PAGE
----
Luis Gonzalez says that Justin Upton didn’t provide leadership to the Diamondbacks

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People affiliated with the Diamondbacks continue to throw Justin Upton under the bus and play the grit-grit-grit card. The latest: Luis Gonzalez, who spoke to Arizona Sports 620’s Doug & Wolf:

“What we’ve gained now, is a couple of blue collar guys that are going to play the D-back way. Which means they’ll go out there and play hard, give everything they’ve got … There were times when Justin was on, he was a superstar. But when he was off, he would get in his shell and would have those slumps and those streaks.”

Hey, at least he has those superstar moments.

In other news, many folks have said that maybe race has impacted the way in which the Dbacks have talked about Justin Upton recently. The argument: only white guys are ever described as “gritty” and often black stars are accused of dogging it if they play smoothly rather than with dirt in their teeth, etc.  I am aware of that general phenomenon, but I don’t really buy it here.

For one thing, the guy being called “gritty” in all of this is Latino.  For another, more important thing, I think that the use of racial code words to describe players is more of a jackass fan thing, and occasionally a media thing, rather than something real baseball professionals do these days, even if they used to do it a lot. I find it hard to believe, frankly, that a modern front office is trafficking in that noise and I tend not to buy such explanations unless and until there is a reason to do so, and here there is really no reason for it. They sent out Trevor Bauer for the same reasons they sent out Upton, and last I checked he wasn’t black.

What I think is really going on here is just some fetishization of hard-nosed play at the expense of actual talent, and one can make that mistake regardless of their racial attitudes.

That said, this passage from the article is the best typo/Freudian slip ever:

Gonzalez, having been part of the D-backs’ lone World Series team back in 2001, says that while Justin Upton is a great player, the organization had a desire to add more lunch pale-type assets in the offseason.

Not that actually saying “lunch pail” would turn that into some deep and meaningful point of analysis.

 

MLB now trying to get minor leaguers exempted from minimum wage law at the state level

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In recent years, Major League Baseball spent significant amounts of money lobbying Congress to exempt minor leaguers from the Fair Labor Standards Act of 1938. They succeeded last year, as minor leaguers are now considered seasonal workers and as such are not owed minimum wage or overtime pay.

MLB is not yet done attacking minor leaguers. Ben Giles of the Arizona Capitol Times reports that MLB is trying to get Arizona lawmakers to exempt players from state minimum wage law. A proposed bill, HB 2180, is being sponsored by Rep. T.J. Shope (R – Coolidge) and would protect MLB from lawsuits, past or present, for not paying minor leaguers at least minimum wage during spring training. Minor leaguers already do not get paid for their work in spring training, so this is simply a preemptive maneuver by MLB to protect itself from potential lawsuits. As Giles notes, HB 2180 would enshrine the exemption in federal law in Arizona’s state statute.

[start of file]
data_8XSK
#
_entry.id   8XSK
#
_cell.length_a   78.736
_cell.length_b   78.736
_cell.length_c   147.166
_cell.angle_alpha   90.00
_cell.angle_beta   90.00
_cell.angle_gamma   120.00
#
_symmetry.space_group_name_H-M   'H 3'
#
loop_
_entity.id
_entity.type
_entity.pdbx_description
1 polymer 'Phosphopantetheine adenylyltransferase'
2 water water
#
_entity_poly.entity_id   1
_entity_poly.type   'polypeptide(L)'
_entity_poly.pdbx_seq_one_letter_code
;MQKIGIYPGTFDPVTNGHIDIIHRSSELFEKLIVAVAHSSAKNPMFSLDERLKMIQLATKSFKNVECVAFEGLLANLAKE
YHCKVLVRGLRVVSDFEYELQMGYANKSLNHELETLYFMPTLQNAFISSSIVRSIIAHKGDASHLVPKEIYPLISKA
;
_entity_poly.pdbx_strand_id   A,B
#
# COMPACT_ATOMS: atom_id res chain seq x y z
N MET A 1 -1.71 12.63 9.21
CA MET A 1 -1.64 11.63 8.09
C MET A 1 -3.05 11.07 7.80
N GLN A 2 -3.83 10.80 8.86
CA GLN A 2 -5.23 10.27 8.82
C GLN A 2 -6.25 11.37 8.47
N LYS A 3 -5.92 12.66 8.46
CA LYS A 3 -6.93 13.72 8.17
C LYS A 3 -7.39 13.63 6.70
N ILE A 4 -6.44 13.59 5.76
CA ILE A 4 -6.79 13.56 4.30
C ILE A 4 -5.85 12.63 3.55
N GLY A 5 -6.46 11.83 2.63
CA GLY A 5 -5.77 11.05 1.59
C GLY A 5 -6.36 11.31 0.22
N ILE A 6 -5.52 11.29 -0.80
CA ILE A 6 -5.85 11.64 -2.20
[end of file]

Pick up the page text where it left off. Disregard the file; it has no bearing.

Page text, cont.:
Shope said, “I think it’s just trying to clear up what MLB considers a gray area on their blank. … My assumption is they obviously do have a concern, and are trying to protect a flank of theirs more in the pro-active sense.” Talking about minor leaguers, Shope said spring training is “essentially a tryout. You’re not on the team yet.”

Garrett Broshuis, a former major leaguer and one of the lawyers representing Aaron Senne, Michael Liberto, and Oliver Odle in a case Craig wrote about here, spoke to Giles for his article. Broshuis said, “It really is just unfortunate, because the people of Arizona passed this law to require employers to pay all workers a minimum wage, and these ballplayers are performing a service that is a valuable service, and they deserve to be compensated at least the minimum wage for it.”

Broshuis is seeking class action status in a lawsuit against Major League Baseball in Florida and Arizona, the league’s two homes for spring training. Arizona is home to the Cactus League, the spring training league for the Angels, Diamondbacks, Cubs, Reds, Indians, Rockies, White Sox, Royals, Dodgers, Brewers, Athletics, Padres, Giants, Mariners, and Rangers. A federal judge denied Broshuis’s request but he appealed and is waiting on a ruling.

MLB makes a ton of money during spring training the same way it makes money during the regular season: by charging for tickets, concessions, merchandise, and parking. Minor leaguers are part of the player population helping attract fans to the ballpark, so they deserve to be compensated for their work. That they are not is criminal enough, but to brazenly push legislation to remove any legal remedies they might have had is even more evil. MLB has been setting revenue records year over year, taking in more than $10 billion last year. The league and its individual teams can afford to provide a comfortable life for minor leaguers, but every day it makes the choice not to do so out of avarice.